Lessons from the gulag

Editorial Notebook

August 09, 2008|By Glenn McNatt

For reasons I can't precisely remember, I began reading Alexander I. Solzhenitsyn's monumentalaccount of the Soviet penal labor camps, The Gulag Archipelago, in the late 1980s. I was working for a company that published long histories of wars and other pivotal events; my job was to churn out, in a breezy but authoritative style, captions for the book's photographs. Perhaps I thought that reading Mr. Solzhenitsyn, whose novels mingled lyrical descriptions of the suffering human soul with a profound sense of moral outrage, would help me find my own voice as a writer.

Mr. Solzhenitsyn, who died last week, began his history of the gulag with the stark, incontrovertible reality of arrest by secret police who arrive in the dead of night, and the victim's baffled, terrified response. It describes in excruciating detail the imprisonment, interrogation, beatings, torture and personal humiliations calculated to break the will of helpless captives.

But what was the point of this passionate recital of human suffering if in the end it was all meaningless?

I got through the first volume of the book without finding out. Then, three-quarters of the way through the second volume, I stumbled across this sentence: "Gradually it was disclosed to me that the line separating good and evil passes not through states, nor between classes, nor between political parties either, but right through every human heart, and through all human hearts."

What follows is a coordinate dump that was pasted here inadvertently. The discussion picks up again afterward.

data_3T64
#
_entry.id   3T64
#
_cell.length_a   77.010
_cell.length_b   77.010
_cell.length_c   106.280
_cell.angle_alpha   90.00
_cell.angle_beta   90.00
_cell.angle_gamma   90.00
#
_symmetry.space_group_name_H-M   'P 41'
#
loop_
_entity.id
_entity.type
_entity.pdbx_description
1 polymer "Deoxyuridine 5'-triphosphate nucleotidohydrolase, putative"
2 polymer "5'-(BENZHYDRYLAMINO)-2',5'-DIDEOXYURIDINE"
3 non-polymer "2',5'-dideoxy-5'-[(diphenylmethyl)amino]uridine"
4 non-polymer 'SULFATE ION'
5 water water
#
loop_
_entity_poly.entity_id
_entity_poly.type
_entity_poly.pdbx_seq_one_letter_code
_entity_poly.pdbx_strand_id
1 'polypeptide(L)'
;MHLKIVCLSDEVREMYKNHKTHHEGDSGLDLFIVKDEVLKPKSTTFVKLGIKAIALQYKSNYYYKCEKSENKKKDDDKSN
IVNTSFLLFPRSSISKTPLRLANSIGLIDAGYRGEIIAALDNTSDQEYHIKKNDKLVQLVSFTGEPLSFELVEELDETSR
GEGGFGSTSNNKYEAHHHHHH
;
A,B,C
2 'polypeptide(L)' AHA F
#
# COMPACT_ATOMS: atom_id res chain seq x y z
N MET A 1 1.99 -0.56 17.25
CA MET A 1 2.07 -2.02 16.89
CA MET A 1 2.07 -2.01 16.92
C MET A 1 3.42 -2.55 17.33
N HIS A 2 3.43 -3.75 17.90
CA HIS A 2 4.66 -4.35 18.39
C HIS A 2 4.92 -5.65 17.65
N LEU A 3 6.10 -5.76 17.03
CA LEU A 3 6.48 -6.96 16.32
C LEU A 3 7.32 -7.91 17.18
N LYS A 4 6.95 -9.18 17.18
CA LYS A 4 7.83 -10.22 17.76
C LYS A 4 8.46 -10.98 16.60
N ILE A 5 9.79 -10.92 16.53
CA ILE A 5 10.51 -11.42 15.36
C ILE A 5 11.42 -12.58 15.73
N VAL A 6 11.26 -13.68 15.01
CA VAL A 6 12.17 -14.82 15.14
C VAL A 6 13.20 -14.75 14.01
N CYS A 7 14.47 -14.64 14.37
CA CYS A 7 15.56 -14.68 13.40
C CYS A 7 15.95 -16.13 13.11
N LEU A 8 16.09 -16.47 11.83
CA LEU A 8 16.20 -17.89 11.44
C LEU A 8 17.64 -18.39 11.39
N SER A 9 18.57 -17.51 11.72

It was a revelation. Mr. Solzhenitsyn had been preparing me for the crushing moral lesson of his work, that every one of us is responsible for defending that shifting line in our heart of hearts, and that we all can fail no matter how fervently we believe in the righteousness of our cause.

Mr. Solzhenitsyn was talking about the dark struggle between good and evil played out in the souls of Soviet bureaucrats and assassins. But I saw the same moral blindness in every totalitarian regime. How else could Germans have feigned ignorance of Hitler's crimes? Or the Chinese overlook the horrors of the Cultural Revolution, or Serbs deny massacres in Kosovo?

History repeats itself, sometimes as farce but often as just more of the same dreary tragedy. I wonder whether we ever really learn anything. I'm not talking about obviously egregious failings such as those of the American guards at Abu Ghraib or the public's grudging acceptance of denying basic human rights to prisoners at Guantanamo. I mean the small, everyday incidents that seemingly are so trivial we accept them as normal and unavoidable and therefore don't feel responsible for them.

For example, when a political ad distorts a rival candidate's views to the point where it dishonors both the accuser and the accused, is that crossing a moral line? When a commentator or campaign spokesman spins a topic in a way that appeals to bigotry, is that a political or a moral issue? When citizens believe things they suspect are lies simply because it's easier not to rock the boat, is that a dereliction of one's duty to choose morally or just laziness?

For novelists, it is said, characters are everything. Mr. Solzhenitsyn showed us that character is also everything for each of us as individuals, as well as the only thing that really matters.

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